The best way to manage your e-mod is with effective loss prevention and return-to-work programs. But remember, an e-mod is a pricing modifier and isn’t always a direct representation of a company’s commitment to safety. For more information on e-mods and how to qualify for one, visit texasmutual.com.

In our next installment of Your Claims Questions Answered, we’ll share our tips on creating an effective return-to-work program for your injured workers.

Your Claims Questions Answered – What do I do if an employee gets hurt?

In our new YouTube video series Your Claims Questions Answered, we address the most commonly asked claims-related questions. We covered your role in the claims process recently on the blog. Next up, we are discussing what to do when an employee gets hurt while at work. Watch the video and take a look at our key takeaways below.

Address the employee’s health

If an employee is injured on the job, the first thing you should do is assess the situation and determine if it is an emergency. Call 911 if needed and make sure the employee gets timely care to facilitate a quick recovery.

Using the Texas Star Network can help employees get the care they need and can help you manage claim costs. Injured workers can search for a treating doctor, pharmacy, or specialist through the Texas Star Network’s provider portal online or through the Texas Star Network’s mobile app.

Report the claim to Texas Mutual

To report an injury, we will need a DWC-1 Form known as the Employer’s First Report of Injury or Illness. We’ve made it easy to report claims to Texas Mutual online, by phone, fax or mail. Whichever way you choose to report, it’s best to make a report as soon as you can, so Texas Mutual can help you with the claim. The law allows employers up to eight days to report the injury.

Keep open lines of communication

Open communication supports a culture of safety by empowering employees to voice their concerns. Make sure employees know how to report safety hazards and how to access the resources they need to be safe on the job.

In the event someone is injured on the job, getting them back to a productive life is always best. Stay in touch with the employee throughout their recovery to help mitigate their feelings of isolation and maintain team comradery.  A return-to-work program can be started before an injury occurs. Visit the Return-to-Work page at texasmutual.com for more resources.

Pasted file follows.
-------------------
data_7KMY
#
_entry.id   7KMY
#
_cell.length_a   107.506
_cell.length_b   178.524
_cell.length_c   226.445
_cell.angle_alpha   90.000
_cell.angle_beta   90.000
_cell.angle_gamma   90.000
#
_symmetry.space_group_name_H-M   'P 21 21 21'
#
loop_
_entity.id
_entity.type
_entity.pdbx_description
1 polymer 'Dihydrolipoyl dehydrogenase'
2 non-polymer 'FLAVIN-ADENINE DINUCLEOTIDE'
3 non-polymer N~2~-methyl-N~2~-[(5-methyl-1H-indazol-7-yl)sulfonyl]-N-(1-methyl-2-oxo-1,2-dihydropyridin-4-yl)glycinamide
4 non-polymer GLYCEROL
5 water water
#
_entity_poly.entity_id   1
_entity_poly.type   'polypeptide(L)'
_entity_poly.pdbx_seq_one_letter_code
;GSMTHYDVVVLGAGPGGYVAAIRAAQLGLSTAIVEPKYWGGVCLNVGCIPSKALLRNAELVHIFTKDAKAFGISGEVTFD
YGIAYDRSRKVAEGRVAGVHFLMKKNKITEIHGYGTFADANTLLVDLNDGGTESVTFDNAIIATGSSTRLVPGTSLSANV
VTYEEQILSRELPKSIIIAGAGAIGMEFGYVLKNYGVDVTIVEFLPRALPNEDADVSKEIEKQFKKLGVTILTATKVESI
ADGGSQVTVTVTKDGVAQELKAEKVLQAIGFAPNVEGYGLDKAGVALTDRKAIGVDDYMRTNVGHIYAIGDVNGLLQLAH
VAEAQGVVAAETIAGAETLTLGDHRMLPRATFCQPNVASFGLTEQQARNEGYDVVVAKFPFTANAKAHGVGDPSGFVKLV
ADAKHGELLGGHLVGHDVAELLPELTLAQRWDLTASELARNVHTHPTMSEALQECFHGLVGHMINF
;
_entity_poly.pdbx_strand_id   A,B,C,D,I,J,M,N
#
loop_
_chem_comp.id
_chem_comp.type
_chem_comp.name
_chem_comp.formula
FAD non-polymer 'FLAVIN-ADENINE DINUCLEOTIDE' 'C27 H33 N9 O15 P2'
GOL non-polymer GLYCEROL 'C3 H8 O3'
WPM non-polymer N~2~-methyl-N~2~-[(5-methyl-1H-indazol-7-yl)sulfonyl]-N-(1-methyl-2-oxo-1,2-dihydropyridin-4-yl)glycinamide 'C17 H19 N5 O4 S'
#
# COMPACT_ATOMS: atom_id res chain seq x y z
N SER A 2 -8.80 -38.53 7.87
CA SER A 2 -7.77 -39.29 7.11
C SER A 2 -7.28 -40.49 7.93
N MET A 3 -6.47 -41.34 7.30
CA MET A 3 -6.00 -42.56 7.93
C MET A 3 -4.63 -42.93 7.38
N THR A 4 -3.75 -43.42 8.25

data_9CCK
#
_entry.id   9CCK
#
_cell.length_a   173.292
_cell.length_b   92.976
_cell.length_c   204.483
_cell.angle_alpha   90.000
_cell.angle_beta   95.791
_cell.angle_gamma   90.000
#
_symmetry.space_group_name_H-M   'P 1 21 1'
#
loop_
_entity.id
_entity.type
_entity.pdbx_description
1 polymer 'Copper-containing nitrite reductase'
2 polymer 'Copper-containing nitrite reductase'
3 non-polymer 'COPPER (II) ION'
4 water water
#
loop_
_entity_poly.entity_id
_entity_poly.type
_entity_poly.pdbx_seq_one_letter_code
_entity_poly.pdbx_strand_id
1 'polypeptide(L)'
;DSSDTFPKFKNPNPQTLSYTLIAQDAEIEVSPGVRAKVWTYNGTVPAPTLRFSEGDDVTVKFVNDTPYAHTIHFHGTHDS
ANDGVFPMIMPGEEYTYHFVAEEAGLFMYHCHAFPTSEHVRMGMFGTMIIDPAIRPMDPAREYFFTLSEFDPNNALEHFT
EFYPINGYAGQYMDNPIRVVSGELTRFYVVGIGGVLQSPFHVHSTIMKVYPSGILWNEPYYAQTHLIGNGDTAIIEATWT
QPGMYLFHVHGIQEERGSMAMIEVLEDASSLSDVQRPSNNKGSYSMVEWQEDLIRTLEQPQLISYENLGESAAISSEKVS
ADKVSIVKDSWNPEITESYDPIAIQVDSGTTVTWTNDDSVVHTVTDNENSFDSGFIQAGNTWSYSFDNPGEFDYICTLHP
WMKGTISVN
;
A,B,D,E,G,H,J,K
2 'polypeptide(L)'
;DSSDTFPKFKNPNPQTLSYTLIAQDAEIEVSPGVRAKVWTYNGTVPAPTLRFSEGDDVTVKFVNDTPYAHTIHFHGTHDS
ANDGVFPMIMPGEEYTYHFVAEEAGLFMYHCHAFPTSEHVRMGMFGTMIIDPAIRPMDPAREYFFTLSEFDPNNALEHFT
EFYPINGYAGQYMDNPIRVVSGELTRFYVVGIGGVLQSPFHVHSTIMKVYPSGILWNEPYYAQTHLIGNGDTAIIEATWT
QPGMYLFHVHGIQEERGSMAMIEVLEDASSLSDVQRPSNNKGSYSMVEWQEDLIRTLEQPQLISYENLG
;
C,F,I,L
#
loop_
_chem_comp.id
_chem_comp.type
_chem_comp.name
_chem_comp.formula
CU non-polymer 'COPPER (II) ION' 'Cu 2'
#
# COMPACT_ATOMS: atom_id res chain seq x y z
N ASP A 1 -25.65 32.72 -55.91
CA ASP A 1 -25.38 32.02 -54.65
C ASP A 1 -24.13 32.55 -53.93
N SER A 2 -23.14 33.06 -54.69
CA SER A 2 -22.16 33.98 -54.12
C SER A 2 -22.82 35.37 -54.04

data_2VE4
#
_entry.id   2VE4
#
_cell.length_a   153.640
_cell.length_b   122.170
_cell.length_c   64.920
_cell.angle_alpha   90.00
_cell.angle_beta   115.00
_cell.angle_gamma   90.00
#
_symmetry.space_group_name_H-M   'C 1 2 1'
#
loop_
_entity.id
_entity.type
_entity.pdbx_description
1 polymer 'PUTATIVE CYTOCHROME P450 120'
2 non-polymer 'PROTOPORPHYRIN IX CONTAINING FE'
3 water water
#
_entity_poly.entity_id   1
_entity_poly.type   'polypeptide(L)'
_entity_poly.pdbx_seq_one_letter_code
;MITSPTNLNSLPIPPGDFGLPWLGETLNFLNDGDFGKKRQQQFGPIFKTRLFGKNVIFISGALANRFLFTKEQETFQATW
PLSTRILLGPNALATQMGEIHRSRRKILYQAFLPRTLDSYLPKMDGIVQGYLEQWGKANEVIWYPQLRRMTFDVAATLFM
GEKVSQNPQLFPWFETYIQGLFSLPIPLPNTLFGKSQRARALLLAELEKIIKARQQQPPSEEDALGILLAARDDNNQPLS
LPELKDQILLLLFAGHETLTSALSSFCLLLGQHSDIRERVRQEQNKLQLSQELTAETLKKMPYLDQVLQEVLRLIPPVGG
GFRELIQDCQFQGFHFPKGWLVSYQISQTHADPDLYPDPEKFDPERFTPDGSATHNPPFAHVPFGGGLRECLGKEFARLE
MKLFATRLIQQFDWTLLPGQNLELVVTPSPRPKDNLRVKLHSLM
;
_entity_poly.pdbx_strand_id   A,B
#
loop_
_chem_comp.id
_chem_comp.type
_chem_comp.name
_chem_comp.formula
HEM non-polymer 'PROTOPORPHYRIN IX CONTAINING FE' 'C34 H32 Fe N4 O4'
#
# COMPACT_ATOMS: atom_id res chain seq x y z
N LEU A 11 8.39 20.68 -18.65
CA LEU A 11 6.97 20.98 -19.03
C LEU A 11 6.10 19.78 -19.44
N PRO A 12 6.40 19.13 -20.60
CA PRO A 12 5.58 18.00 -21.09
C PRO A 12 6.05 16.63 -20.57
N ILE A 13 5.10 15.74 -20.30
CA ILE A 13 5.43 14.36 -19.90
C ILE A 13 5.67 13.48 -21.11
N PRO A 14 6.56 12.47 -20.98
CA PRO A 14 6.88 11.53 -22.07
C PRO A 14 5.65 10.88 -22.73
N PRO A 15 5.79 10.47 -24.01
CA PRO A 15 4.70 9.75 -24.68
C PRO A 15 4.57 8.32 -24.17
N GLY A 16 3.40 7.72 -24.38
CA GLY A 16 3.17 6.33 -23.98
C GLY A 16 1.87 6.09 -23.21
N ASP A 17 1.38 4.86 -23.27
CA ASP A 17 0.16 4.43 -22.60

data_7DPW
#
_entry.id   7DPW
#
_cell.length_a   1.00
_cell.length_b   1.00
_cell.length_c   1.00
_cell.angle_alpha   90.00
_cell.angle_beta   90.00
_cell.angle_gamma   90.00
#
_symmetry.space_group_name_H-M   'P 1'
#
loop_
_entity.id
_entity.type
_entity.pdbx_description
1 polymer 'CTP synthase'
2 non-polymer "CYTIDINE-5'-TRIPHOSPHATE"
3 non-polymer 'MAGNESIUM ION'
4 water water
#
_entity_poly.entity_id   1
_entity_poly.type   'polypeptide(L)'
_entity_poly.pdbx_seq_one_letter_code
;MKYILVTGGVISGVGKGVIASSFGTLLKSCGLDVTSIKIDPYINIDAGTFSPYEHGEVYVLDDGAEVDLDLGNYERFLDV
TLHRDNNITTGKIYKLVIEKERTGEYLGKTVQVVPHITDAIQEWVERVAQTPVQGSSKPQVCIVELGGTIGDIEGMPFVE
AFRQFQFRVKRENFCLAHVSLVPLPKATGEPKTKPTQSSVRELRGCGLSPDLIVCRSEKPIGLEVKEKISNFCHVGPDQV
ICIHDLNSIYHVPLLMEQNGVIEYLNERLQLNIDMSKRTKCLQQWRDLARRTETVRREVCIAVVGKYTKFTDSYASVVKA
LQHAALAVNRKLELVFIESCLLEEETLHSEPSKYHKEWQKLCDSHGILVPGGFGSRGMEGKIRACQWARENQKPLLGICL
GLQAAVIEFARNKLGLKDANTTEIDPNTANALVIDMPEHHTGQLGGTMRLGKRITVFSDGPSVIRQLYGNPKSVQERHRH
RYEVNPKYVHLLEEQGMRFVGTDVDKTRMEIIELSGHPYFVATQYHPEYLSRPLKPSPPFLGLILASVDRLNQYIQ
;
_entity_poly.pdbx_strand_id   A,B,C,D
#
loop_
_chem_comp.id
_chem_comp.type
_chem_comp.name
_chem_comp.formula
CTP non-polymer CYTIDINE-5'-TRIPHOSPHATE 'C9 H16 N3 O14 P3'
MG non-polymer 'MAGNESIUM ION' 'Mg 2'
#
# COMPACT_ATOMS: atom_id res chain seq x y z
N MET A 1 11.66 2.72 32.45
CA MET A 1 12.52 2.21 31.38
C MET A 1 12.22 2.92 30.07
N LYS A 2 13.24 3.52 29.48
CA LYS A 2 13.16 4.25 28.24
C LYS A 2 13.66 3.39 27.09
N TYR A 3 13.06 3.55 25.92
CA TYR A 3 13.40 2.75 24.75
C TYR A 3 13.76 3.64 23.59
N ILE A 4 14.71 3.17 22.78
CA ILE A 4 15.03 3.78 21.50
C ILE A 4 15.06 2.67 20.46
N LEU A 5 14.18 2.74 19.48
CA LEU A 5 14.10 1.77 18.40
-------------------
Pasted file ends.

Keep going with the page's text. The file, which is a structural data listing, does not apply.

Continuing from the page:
Training and preparation

There are steps you should take to be as prepared as possible for when a workplace injury occurs. Making safety a habit starts with providing the right training for your employees to do their jobs safely. Texas Mutual has free resources available for you and your employees including webinars and e-Learning online training courses.

Assign a point person to take the lead during injury incidents and create an action plan that is accessible for your employees. Practice drills can help your workplace prepare for an emergency situation and can help you identify any shortfalls in training.

Keeping these tips in mind will help you be prepared when a workplace injury occurs. Next in the Your Claims Questions Answered series, we’ll cover how claims affect your e-mod.

Before You Text Behind the Wheel, Watch this Short Video

Texas Mutual’s workers’ comp experts do their best to share their expertise with you as economically as possible. We know you’re busy, so we keep our posts short and to the point.

Sometimes, a third party reminds us that words aren’t always the best way to make a lasting impression.

This short video by the National Highway Traffic Safety Administration demonstrates, in no uncertain terms, the potentially fatal consequences of texting while driving.

The next time you’re tempted to glance at that cellphone screen, if only for split second, remember this 30-second video. It might save your life.

Revisiting a Potentially Fatal Safety Issue

By Woody Hill, Vice President of Safety Services

By Woody Hill, Vice President of Safety Services

What if 100 people died every day while flying? Most of us would probably stay off airplanes. But would you sell your car if you found out that statistic actually applies to driving?

It seems flying is in fact safer than driving.

Once a year, the Occupational Safety and Health Administration releases a report on the leading causes of workplace fatalities. And every year, transportation incidents sit on top of the list.